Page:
December 15, 2000, 9:24 AM — Hackers broke into the U.S. Army's Web site yesterday and defaced the main home page, an Army spokesman confirmed this morning.
There were "no security breaches," and operations weren't impacted, according to spokesman Jim Stueve at the Pentagon.
"Once the unauthorized page was detected, it was replaced," Stueve said. The incident occurred sometime between 3:45 a.m. and 5 a.m. and is now under investigation, he added.
While the Army said officials don't yet know how the electronic intruders gained access to the Army site, some observers believe the hackers may have used a known security hole in Allaire Corp.'s Cold Fusion software. Stueve said the Army uses Cold Fusion but couldn't confirm that was the cause.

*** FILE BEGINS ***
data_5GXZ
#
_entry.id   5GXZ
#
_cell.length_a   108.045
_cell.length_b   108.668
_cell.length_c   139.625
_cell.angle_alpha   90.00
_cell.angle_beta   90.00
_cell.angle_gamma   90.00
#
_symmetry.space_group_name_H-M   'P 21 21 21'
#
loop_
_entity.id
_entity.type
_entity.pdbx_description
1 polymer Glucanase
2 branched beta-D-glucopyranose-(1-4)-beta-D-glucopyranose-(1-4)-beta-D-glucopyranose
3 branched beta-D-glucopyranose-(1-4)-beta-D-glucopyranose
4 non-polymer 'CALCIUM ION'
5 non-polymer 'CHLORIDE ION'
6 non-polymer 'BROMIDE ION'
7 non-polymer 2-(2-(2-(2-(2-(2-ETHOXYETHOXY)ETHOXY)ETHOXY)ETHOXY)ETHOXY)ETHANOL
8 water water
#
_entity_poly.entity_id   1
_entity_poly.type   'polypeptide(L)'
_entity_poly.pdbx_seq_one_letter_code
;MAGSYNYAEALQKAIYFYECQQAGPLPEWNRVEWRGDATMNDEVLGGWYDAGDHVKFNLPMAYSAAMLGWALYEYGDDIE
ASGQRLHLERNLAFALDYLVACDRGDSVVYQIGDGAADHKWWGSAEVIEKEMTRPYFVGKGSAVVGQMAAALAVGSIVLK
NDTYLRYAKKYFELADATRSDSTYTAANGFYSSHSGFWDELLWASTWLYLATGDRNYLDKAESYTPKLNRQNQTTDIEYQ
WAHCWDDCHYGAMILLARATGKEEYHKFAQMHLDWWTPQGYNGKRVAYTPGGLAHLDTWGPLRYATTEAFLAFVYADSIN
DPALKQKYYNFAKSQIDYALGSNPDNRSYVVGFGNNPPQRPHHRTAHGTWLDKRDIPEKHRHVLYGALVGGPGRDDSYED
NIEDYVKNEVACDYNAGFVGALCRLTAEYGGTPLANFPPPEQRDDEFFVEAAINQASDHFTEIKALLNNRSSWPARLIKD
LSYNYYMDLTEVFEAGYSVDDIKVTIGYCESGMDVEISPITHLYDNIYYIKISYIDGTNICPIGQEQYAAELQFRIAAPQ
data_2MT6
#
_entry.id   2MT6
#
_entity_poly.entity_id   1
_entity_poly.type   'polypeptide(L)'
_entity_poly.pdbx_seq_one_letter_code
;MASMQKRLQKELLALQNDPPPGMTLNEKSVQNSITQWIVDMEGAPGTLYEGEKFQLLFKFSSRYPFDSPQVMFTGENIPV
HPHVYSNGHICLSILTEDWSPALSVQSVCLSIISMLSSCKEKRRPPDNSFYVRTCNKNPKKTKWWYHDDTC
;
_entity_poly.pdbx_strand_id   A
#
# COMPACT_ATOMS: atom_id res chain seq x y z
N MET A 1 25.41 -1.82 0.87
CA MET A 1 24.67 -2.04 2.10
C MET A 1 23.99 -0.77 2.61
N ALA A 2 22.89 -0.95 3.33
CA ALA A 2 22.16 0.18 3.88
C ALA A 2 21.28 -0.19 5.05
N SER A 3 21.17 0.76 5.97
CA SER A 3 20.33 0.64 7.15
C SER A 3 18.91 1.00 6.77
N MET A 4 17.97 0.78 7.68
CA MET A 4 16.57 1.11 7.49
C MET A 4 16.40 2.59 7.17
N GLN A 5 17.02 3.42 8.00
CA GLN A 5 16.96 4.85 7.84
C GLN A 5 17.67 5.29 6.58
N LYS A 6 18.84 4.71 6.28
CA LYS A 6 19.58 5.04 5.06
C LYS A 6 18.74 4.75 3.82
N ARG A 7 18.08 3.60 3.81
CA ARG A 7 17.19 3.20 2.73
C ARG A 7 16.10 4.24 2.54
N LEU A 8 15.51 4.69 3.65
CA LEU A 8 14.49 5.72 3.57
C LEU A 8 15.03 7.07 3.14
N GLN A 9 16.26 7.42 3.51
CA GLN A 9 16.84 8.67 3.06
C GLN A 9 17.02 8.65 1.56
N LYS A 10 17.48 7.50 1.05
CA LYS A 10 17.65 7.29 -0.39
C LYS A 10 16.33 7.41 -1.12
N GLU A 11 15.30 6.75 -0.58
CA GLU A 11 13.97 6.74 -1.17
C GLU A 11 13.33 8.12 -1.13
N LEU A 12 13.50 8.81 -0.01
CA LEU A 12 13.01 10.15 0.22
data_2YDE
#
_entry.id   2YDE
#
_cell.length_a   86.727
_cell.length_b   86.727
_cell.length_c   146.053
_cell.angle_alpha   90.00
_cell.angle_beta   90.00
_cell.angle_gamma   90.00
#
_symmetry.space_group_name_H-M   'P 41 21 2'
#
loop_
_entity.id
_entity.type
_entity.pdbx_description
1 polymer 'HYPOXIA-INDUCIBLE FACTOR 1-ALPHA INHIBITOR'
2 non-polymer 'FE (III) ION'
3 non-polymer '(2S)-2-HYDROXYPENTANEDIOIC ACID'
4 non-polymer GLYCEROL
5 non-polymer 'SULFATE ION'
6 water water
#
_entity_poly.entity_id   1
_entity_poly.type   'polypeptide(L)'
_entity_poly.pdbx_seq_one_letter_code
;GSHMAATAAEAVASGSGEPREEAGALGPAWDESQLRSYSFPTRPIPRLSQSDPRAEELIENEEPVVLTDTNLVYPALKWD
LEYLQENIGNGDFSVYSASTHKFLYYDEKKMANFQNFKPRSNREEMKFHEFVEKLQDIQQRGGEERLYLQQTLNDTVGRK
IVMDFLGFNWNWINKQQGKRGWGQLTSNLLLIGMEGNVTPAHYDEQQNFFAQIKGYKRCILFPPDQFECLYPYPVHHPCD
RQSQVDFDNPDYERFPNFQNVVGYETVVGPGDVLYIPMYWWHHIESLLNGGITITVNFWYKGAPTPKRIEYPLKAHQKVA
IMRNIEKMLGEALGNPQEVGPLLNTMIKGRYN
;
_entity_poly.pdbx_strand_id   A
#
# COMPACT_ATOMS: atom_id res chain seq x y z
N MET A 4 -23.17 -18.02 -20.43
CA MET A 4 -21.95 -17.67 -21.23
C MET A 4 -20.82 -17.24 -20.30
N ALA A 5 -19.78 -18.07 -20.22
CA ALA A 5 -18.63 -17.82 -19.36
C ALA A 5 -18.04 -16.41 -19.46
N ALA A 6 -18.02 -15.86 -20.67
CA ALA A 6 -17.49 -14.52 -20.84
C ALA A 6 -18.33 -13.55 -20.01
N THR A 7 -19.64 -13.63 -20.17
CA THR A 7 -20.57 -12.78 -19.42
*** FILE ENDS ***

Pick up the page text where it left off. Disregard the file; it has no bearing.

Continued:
Allaire issued bulletins earlier this year about Cold Fusion, warning that some sample applications shipped with the software could leave systems vulnerable to files being uploaded or deleted on a site.
"If you know what you're doing, you can get" into sites, Stueve said. The Army is currently looking into the software, he said.
The Army is the latest government site to be targeted by hackers, who have hit the sites of the White House, the FBI and Senate in recent weeks.
One security analyst said this latest incident is a result of the existing e-commerce world: "Get it up, and be current, neat and interactive."
The reason the break-in happened wasn't that the Army did anything wrong, said Alan Paller, director of the Sans Institute in Bethesda, Md. It is using new technology with neat aspects, but the programmers writing the technology aren't perfect, Paller said.